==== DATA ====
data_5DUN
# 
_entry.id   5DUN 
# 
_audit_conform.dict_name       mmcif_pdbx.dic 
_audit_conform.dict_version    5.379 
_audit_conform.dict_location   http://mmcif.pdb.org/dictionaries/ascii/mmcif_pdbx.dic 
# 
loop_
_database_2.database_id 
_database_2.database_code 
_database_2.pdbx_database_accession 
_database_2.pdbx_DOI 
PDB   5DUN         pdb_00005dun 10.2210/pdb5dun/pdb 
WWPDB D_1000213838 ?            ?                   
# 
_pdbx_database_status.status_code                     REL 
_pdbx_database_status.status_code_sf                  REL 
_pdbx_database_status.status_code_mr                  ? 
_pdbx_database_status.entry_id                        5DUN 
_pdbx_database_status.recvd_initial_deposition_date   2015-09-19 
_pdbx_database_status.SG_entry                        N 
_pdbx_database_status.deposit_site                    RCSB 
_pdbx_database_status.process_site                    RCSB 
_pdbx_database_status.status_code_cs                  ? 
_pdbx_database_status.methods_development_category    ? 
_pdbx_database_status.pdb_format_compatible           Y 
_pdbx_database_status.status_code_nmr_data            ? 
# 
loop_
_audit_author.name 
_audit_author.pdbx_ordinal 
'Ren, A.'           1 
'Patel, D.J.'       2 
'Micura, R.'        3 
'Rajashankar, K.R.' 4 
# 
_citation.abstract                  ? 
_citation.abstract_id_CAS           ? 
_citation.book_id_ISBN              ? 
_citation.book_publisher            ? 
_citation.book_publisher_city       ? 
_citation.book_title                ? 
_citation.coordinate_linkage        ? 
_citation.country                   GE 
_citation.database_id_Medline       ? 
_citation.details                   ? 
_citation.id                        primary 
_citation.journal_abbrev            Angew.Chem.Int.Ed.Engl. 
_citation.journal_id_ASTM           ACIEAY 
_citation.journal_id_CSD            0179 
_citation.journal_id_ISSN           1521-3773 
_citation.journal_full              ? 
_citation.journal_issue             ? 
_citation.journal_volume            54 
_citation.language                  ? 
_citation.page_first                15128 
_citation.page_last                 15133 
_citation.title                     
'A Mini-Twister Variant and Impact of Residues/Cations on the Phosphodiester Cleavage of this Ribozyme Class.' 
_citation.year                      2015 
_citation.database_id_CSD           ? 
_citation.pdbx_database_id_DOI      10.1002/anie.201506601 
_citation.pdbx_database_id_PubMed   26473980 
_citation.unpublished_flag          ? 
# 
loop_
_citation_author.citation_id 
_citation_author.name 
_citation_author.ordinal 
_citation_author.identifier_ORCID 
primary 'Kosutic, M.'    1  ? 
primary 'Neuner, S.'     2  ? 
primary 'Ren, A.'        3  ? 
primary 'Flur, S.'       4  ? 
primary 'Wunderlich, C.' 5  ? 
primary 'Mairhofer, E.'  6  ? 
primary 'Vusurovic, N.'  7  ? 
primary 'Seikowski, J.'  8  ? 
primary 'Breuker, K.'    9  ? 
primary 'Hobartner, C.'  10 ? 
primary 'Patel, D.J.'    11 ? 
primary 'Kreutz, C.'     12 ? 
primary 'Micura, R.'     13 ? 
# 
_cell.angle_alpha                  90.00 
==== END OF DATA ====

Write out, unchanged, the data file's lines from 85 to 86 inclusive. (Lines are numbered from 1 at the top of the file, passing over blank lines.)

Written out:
# 
_cell.angle_alpha                  90.00 